Just outside our hotel Sage Inn
Just outside our hotel Sage Inn
What felt chilly last night was positively cold this morning. With a fresh start to the day we ensured we didn't miss a hot breakfast at the hotel.
We layered up on clothing and made our way to downtown. We crossed railway tracks on the way in and came across an art market. It was a Saturday and the small market was bustling with what looked like a mix of locals and tourists. Further down the track there was another small market, this time selling local food produce. We grabbed a coffee to stay warm and continued to walk.
Downtown has the familiar Spanish feel of a town plaza and roads spiralling out from there. The unique adobe architecture, that is a building requirement in Santa Fe, is warm in colour and smooth in nature. Without a right angle in sight, I was reminded of the Gaudi buildings in Barcelona. We snaked in and out of the shops in the area and decided on getting lunch at a cafe. Alice had mac n cheese and I had a chicken burger, both were warmly received. Now that we were full, we embarked on discovering a bit of history.
The New Mexico History Museum has a few floors covering the history of the state as well as temporary exhibitions on varied topics such as cigar boxes. We were interested in the region and we were both impressed with the displays and information covered throughout. The Native American History of the region is covered with artefacts and personal accounts and the Spanish involvement in the area began around 1610, just three years after the Jamestown settlement began and ten before the Mayflower landed. The most important Spanish building in Santa Fe was the Palace of the Governors which was constructed in 1610. The building is still there and is the oldest continuously occupied public building in the United States. As part of the admission to the museum we were also able to walk around the Palace which also had a number of displays and information boards. Back in the museum, other aspects of New Mexico's history were covered including information on the Manhattan Project and the numerous atomic tests that were carried out in the state. It is a revealing and proud museum that is highly recommended. We browsed the gift shops for both the museum and the Palace and then headed home.
For dinner we went to a local Modern Japanese Restaurant. We both ordered the Teriyaki Chicken that was beautifully presented, although it was basically a grilled chicken breast on top of vegetables with the teriyaki sauce in a small cup next to the plate. That must be the modern twist. It was tasty nonetheless and also a generous serving. We then polished off the jasmine tea and headed home for the evening.
Song of the Day:
Beirut - Santa FeRead more
Time to go highbrow and enjoy the finer things in Santa Fe.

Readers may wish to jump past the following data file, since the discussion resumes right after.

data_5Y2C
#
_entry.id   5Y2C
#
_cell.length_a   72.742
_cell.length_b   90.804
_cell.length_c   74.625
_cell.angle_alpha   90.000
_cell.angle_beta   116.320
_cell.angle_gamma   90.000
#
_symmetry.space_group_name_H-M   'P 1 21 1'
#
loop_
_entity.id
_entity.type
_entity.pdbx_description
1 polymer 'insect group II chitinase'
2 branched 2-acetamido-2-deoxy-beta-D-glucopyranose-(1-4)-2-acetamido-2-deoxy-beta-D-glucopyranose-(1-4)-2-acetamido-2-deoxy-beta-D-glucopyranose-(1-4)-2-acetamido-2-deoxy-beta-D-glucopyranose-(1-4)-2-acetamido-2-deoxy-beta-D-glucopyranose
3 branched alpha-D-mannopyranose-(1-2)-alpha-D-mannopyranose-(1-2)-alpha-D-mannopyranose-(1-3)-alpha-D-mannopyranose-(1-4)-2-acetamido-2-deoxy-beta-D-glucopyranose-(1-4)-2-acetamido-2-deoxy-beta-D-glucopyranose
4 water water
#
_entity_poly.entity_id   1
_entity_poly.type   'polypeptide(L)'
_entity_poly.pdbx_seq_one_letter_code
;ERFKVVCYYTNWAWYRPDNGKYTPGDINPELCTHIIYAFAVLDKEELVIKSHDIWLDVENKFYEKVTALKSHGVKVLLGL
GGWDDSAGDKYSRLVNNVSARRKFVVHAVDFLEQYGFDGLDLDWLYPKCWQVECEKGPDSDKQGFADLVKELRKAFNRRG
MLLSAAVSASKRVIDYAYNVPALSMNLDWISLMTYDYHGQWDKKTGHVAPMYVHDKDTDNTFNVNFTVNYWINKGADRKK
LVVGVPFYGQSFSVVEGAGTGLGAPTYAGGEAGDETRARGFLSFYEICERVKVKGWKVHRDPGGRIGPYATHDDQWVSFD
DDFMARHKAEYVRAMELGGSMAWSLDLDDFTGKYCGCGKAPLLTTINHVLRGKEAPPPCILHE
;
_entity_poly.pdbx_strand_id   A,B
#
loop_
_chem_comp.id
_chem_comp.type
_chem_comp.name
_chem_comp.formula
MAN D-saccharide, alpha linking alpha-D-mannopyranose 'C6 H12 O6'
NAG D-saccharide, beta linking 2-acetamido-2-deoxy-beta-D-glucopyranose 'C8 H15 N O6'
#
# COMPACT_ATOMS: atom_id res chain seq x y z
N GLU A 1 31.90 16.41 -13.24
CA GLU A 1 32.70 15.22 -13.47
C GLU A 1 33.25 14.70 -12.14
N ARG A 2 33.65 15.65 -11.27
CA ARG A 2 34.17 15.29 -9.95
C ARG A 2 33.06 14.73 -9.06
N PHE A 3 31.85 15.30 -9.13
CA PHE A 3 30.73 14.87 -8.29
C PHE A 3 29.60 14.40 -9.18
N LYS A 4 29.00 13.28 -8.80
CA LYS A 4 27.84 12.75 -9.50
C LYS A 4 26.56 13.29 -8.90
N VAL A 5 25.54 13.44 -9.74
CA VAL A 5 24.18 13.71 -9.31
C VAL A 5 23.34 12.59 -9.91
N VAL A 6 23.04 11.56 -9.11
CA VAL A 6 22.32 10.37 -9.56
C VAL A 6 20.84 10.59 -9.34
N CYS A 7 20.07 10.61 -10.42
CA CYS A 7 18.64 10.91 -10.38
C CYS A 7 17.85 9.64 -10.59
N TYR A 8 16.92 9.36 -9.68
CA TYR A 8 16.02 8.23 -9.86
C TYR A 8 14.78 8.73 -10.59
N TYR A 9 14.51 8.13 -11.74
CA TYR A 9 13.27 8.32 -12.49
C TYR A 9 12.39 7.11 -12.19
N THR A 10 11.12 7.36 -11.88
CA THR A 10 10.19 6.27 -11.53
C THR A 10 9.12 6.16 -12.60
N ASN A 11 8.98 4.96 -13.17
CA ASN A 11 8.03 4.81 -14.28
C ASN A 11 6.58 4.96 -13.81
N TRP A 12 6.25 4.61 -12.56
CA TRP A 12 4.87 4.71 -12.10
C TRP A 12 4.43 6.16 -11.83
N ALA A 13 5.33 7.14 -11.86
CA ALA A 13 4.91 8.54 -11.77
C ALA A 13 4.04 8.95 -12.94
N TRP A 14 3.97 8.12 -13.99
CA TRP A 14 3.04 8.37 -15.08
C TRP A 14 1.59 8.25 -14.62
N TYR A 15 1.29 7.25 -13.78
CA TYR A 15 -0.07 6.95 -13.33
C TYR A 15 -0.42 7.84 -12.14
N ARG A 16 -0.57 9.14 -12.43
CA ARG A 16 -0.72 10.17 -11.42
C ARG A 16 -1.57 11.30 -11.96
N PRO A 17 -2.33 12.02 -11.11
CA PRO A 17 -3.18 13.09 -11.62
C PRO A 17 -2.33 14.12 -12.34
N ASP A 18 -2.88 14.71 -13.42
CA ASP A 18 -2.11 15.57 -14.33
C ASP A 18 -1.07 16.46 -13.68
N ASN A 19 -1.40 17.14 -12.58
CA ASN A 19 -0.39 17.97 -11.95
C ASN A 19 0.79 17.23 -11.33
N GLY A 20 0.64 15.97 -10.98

Art is available to view everywhere here and the city's reputation is well earnt. There is one road that typifies this tradition and that is Canyon Road. It was a quiet Sunday as we headed to this road, a short walk from our hotel. For art lovers and in particular those who appreciate statues of every style, this road is teeming with walk-in studios and you could spend hours just visiting a fraction of those. The weather was warmer than forecast although just right for strolling and taking photos. We soon came across a handy cafe called the Tea House where we had sandwiches and drinks. They had an impressive list of teas and lived up to their moniker. I was pleased to see flat white on the coffee list and went with that whereas Alice had the mint green tea.
We then headed back down the street and to the local Wholefoods Store to get food for dinner. Our hotel had a cooker and we were determined to cook and not eat out again. Whilst walking back we passed a milkshake shack, Shake Foundation, and the much under-represented aspect of this blog, the shake bit, needed to be addressed. Alice ordered the chocolate mud shake and she says it was delicious and very thick. The straw however was barely up to the task. We're gonna need a wider straw!
Dinner was a fish, chorizo and chickpea combo that was expertly cooked of course. We thought about going to the cinema but decided on a quiet night instead.
Song of the Day:
The Commodores - Easy (Like Sunday Morning)Read more
Our last stop was at the New Mexico State Capital, which the locals call the Roundhouse, because the exterior and interior walls are curved. They welcome visitors to enjoy their large collection of local art spread over 3 floors, as well as the government chambers. It was all very colourful and interesting.Read more
Much ado about nothing. Beautifully revitalized area but today just a few artisans with mediocre wears and various other shops. Imagine it’s much better on Saturdays when the rail-yard hosts Santa Fe’s local farmer’s market.
Located in the old railroad depot in the Railyard Arts District. A restaurant loved by locals. Had a combination plate which included posole (hominy not the soup) and the most light, airy and flaky sopapillas ever served with honey butter.
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Loved Santa Fe!! Retiree villages but the artists' enclaves give this place an awesome vibe. Lots of art galleries with some great pieces...
Amazing drinks and food here (the best vegetarian tacos I've EVER had!!)...
You might also know this place by the following names: